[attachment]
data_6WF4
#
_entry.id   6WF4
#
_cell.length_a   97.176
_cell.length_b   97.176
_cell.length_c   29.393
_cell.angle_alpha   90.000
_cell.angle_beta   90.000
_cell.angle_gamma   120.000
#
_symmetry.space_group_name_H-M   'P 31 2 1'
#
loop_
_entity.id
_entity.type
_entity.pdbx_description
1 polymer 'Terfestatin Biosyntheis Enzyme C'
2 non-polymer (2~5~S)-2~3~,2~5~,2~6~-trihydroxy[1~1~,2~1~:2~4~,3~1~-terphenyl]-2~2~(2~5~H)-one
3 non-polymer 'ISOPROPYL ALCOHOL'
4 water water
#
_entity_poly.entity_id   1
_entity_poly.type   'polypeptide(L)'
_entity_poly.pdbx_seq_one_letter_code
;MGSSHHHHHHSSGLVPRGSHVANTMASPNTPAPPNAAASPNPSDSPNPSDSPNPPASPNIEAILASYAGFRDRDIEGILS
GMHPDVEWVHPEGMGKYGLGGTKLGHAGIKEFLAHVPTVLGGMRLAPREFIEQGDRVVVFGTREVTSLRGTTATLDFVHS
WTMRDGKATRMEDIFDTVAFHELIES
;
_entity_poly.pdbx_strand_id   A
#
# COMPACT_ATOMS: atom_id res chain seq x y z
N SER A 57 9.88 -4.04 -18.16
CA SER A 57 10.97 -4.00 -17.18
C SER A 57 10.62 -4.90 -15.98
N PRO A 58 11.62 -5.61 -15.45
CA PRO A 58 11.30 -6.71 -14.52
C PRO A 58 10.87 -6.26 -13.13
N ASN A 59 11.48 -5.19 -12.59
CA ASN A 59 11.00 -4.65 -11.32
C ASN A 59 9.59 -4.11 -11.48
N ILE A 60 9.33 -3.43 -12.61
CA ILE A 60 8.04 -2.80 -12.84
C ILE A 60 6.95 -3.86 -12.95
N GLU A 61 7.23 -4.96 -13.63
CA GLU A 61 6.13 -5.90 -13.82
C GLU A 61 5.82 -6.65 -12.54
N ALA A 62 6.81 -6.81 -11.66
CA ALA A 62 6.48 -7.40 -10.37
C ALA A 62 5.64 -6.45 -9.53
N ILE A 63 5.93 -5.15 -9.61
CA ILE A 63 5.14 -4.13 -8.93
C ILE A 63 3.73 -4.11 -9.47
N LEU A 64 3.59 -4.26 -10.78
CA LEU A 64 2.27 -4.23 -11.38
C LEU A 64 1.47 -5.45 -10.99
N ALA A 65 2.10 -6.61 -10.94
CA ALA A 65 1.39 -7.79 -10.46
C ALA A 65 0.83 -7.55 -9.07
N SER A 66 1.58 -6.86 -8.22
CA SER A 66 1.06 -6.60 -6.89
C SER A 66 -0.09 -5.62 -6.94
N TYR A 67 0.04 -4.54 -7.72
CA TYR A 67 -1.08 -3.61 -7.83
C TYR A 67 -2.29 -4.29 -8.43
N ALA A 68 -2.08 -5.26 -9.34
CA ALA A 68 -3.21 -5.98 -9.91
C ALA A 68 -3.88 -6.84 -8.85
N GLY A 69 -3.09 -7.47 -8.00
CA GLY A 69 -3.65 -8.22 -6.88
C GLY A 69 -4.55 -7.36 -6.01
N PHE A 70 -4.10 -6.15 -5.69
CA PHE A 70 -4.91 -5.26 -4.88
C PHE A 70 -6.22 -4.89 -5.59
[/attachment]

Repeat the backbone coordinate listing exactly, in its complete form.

data_6WF4
#
_entry.id   6WF4
#
_cell.length_a   97.176
_cell.length_b   97.176
_cell.length_c   29.393
_cell.angle_alpha   90.000
_cell.angle_beta   90.000
_cell.angle_gamma   120.000
#
_symmetry.space_group_name_H-M   'P 31 2 1'
#
loop_
_entity.id
_entity.type
_entity.pdbx_description
1 polymer 'Terfestatin Biosyntheis Enzyme C'
2 non-polymer (2~5~S)-2~3~,2~5~,2~6~-trihydroxy[1~1~,2~1~:2~4~,3~1~-terphenyl]-2~2~(2~5~H)-one
3 non-polymer 'ISOPROPYL ALCOHOL'
4 water water
#
_entity_poly.entity_id   1
_entity_poly.type   'polypeptide(L)'
_entity_poly.pdbx_seq_one_letter_code
;MGSSHHHHHHSSGLVPRGSHVANTMASPNTPAPPNAAASPNPSDSPNPSDSPNPPASPNIEAILASYAGFRDRDIEGILS
GMHPDVEWVHPEGMGKYGLGGTKLGHAGIKEFLAHVPTVLGGMRLAPREFIEQGDRVVVFGTREVTSLRGTTATLDFVHS
WTMRDGKATRMEDIFDTVAFHELIES
;
_entity_poly.pdbx_strand_id   A
#
# COMPACT_ATOMS: atom_id res chain seq x y z
N SER A 57 9.88 -4.04 -18.16
CA SER A 57 10.97 -4.00 -17.18
C SER A 57 10.62 -4.90 -15.98
N PRO A 58 11.62 -5.61 -15.45
CA PRO A 58 11.30 -6.71 -14.52
C PRO A 58 10.87 -6.26 -13.13
N ASN A 59 11.48 -5.19 -12.59
CA ASN A 59 11.00 -4.65 -11.32
C ASN A 59 9.59 -4.11 -11.48
N ILE A 60 9.33 -3.43 -12.61
CA ILE A 60 8.04 -2.80 -12.84
C ILE A 60 6.95 -3.86 -12.95
N GLU A 61 7.23 -4.96 -13.63
CA GLU A 61 6.13 -5.90 -13.82
C GLU A 61 5.82 -6.65 -12.54
N ALA A 62 6.81 -6.81 -11.66
CA ALA A 62 6.48 -7.40 -10.37
C ALA A 62 5.64 -6.45 -9.53
N ILE A 63 5.93 -5.15 -9.61
CA ILE A 63 5.14 -4.13 -8.93
C ILE A 63 3.73 -4.11 -9.47
N LEU A 64 3.59 -4.26 -10.78
CA LEU A 64 2.27 -4.23 -11.38
C LEU A 64 1.47 -5.45 -10.99
N ALA A 65 2.10 -6.61 -10.94
CA ALA A 65 1.39 -7.79 -10.46
C ALA A 65 0.83 -7.55 -9.07
N SER A 66 1.58 -6.86 -8.22
CA SER A 66 1.06 -6.60 -6.89
C SER A 66 -0.09 -5.62 -6.94
N TYR A 67 0.04 -4.54 -7.72
CA TYR A 67 -1.08 -3.61 -7.83
C TYR A 67 -2.29 -4.29 -8.43
N ALA A 68 -2.08 -5.26 -9.34
CA ALA A 68 -3.21 -5.98 -9.91
C ALA A 68 -3.88 -6.84 -8.85
N GLY A 69 -3.09 -7.47 -8.00
CA GLY A 69 -3.65 -8.22 -6.88
C GLY A 69 -4.55 -7.36 -6.01
N PHE A 70 -4.10 -6.15 -5.69
CA PHE A 70 -4.91 -5.26 -4.88
C PHE A 70 -6.22 -4.89 -5.59